Northrop first encountered AIDS in 1981, back when it was still referred to either as the “gay cancer” or GRID, while working as a writer at ABC’s Good Morning, America. By 1982 she had moved to the CBS Morning News, and as a producer there she followed the growth of the AIDS epidemic for the next five years. Confident that her work covering AIDS in television news would be enough to give her some credibility for the Hetrick-Martin Institute job, she jumped at the offer. She teamed up with Andy Humm, also from the institute, speaking to tens of thousands of students and teachers in the city over the course of four years.
The team’s only rule for the students they spoke with was that there could be no censorship: no question was off limits. Rather than a gimmick to increase shock value, the rule was meant to send a clear signal that “we respected them enough to answer their questions, and they had to respect themselves enough to be open and honest,” Northrop says. More often than not Northrop and Humm found the students respectful and “hungry for the conversation. Our formula worked 100 percent of the time."
You can draw a straight line from Northrop’s work as an AIDS educator to her involvement with ACT UP. “I had no commitment to AIDS as an issue” before working as an AIDS educator, she says. “I just wanted a job that would make me happy on a daily basis. Once I started, I became totally radicalized around AIDS issues — and lesbian and gay issues.” Northrop came to ACT UP in March 1988, almost one year after its founding. “I fell in love in the first five minutes,” she says. “Here was a room full of energetic, iconoclastic individuals who I instantly identified with. It felt like home, and I never left."
She may have felt so comfortable there because, in many ways, it was more a return than a new beginning. “ACT UP took me back to my antiwar and feminist activism and gave me a chance to enlarge it,” she says. “It was clear to me that the class, race, and gender issues were still the same, and that the heart of the matter was about people in power being content with letting other people die."
Being an AIDS educator, which demanded visibility and frankness, emboldened Northrop to take an active, vocal role in ACT UP. For example, when gay and lesbian community leaders met with New York City mayoral hopeful Rudy Giuliani at a Third Avenue restaurant in 1989, ACT UP members were kept outside in the rain, picketing Giuliani’s opposition to the legal recognition of same-sex relationships and the granting of bereavement leave to city employees in same-sex or unmarried relationships, and his lack of a clear-cut plan to deal with AIDS in New York City. Cries of “bigot” and “shame” greeted the would-be mayor. Northrop made it inside the meeting and asked a visibly uncomfortable Giuliani, “Do you regard homosexuality as not a preference, not a choice, but natural and normal as a variation on the spectrum of human sexual orientation?” She was fearless, she says, feeling “entitled” by then to ask such questions directly and demand a straight answer.
Northrop stopped working as an AIDS educator in 1991, and her active involvement with ACT UP lessened after the late ’90s, even though she does remain a lifetime member. But in her current job as co-anchor of the weekly news program Gay USA, Northrop finds a perfect medium to combine her professional news experience with her activism.
Since 1996 Northrop has joined again with Andy Humm to anchor Gay USA, which endeavors to not just tell the news, but to explain it. “We help viewers to digest the information, to understand it in the context of history and looking forward,” she says. “It’s an admittedly unique perspective that makes us smarter about how we tell the news.”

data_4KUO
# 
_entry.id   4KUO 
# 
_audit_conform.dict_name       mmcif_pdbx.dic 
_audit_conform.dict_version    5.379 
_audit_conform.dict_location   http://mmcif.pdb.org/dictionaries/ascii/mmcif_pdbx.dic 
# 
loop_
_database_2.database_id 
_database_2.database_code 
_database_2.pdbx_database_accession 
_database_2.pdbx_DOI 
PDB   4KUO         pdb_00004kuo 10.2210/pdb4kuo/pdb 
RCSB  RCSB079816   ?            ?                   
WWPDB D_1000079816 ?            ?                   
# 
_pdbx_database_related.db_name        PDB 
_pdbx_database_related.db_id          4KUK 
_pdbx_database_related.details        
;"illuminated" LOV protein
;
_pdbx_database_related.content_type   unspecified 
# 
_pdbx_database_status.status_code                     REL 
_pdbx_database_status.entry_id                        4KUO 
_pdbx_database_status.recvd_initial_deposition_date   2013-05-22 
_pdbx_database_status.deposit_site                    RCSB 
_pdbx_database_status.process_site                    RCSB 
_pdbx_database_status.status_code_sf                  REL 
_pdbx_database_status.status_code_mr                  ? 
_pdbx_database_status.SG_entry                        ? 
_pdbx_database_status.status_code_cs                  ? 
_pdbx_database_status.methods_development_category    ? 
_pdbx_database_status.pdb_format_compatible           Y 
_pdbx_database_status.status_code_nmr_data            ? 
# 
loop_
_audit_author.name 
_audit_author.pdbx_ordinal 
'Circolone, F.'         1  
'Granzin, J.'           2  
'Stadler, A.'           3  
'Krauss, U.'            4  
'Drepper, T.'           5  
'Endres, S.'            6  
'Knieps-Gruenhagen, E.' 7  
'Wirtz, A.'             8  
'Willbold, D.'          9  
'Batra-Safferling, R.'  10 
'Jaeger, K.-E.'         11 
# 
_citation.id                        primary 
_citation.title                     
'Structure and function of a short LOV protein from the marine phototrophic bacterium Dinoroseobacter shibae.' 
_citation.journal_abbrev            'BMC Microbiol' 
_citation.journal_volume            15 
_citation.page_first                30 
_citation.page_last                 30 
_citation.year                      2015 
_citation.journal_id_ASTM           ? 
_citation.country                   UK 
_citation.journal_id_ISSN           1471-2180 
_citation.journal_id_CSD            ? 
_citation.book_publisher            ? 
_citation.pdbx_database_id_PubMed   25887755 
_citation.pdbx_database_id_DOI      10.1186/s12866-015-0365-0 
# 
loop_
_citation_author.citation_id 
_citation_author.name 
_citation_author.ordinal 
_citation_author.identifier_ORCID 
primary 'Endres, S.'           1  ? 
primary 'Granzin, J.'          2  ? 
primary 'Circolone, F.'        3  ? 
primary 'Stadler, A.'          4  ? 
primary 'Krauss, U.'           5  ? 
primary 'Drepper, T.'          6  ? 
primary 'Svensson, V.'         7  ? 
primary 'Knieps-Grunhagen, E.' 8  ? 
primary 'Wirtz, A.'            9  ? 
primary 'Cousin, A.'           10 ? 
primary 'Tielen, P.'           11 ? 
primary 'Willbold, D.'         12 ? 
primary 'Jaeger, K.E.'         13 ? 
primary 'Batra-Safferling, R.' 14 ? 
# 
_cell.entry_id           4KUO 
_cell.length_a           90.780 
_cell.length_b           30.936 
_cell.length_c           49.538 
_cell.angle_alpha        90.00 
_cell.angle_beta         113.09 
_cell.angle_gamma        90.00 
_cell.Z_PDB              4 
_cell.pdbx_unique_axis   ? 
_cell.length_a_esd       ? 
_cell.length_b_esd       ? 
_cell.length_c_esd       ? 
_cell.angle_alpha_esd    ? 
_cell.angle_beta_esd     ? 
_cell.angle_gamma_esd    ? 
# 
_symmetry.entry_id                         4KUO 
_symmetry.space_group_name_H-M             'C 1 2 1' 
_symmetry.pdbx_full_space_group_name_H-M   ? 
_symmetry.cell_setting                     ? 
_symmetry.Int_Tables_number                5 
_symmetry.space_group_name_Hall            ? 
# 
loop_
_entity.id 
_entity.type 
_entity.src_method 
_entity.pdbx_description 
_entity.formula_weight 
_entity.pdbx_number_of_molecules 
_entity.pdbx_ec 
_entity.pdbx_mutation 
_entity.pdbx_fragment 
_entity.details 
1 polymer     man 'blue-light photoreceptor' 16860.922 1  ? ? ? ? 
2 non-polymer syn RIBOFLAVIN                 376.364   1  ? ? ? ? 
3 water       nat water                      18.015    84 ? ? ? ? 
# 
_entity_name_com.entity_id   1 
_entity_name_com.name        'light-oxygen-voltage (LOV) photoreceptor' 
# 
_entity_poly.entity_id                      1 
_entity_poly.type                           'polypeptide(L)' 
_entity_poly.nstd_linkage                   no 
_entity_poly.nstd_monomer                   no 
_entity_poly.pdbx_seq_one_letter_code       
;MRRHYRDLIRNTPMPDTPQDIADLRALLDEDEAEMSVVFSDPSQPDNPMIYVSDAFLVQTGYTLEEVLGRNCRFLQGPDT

Gay USA is on local-access TV in New York City but airs on the DISH Network and local cable systems nationally through Free Speech TV (which archives video of the show at its website; the audio portion of Gay USA is also distributed as a free podcast from the show’s own website and from iTunes). Ironically, Northrop points out, their audience is more often from the satellite broadcasts, which indicates that viewers are frequently tuning in from rural areas.
Hundreds have sent notes to Northrop and Humm to thank them for the broadcast, often admitting that Gay USA is the only place they can hear about lesbian, gay, bisexual, and transgender issues — and hear about them positively and in depth. The pair hopes to motivate their audience to get involved. Northrop says, “By being out on the air and openly activist, we hope to be role models for our audience and show them that they don’t have to be ashamed or scared, that they can be happier, safer, and more successful by standing up for themselves."
ACT UP founder Larry Kramer has said that “activism is fueled by anger”; but it’s more common to hear Northrop speak of laughter than of anger or despair when she reflects on her activist work. “I felt like I was making a difference on a daily basis, but I was having a great time, too,” she says. She advises others to “be selfish in your activism. Don’t do it because you feel like you have to; do it because it gives you joy.” That you manage to do some good for the world in the process is, in her opinion, “the gravy” of activism, not the reason for it.
Privilege is a word Northrop uses a lot to describe the chances she’s had to help usher in change and education — privilege, the honor to be on the cutting edge; and privilege, the education, class, and family background that has given her the support and confidence to believe she has a right to speak up. Northrop would be the first to admit that there are those who don’t have that second type of privilege — the time, the resources, the unwavering certainty that one has a right to be heard — to devote themselves, nearly full-time, to activism the way she has.
But, she insists, “Please don’t give me the excuse that you can’t do what I do.” She’s not suggesting that you do what she does, just to “find whatever it is that gives you joy, and do it."
—Micah Buis '02 is assistant editor of the journal Dædalus.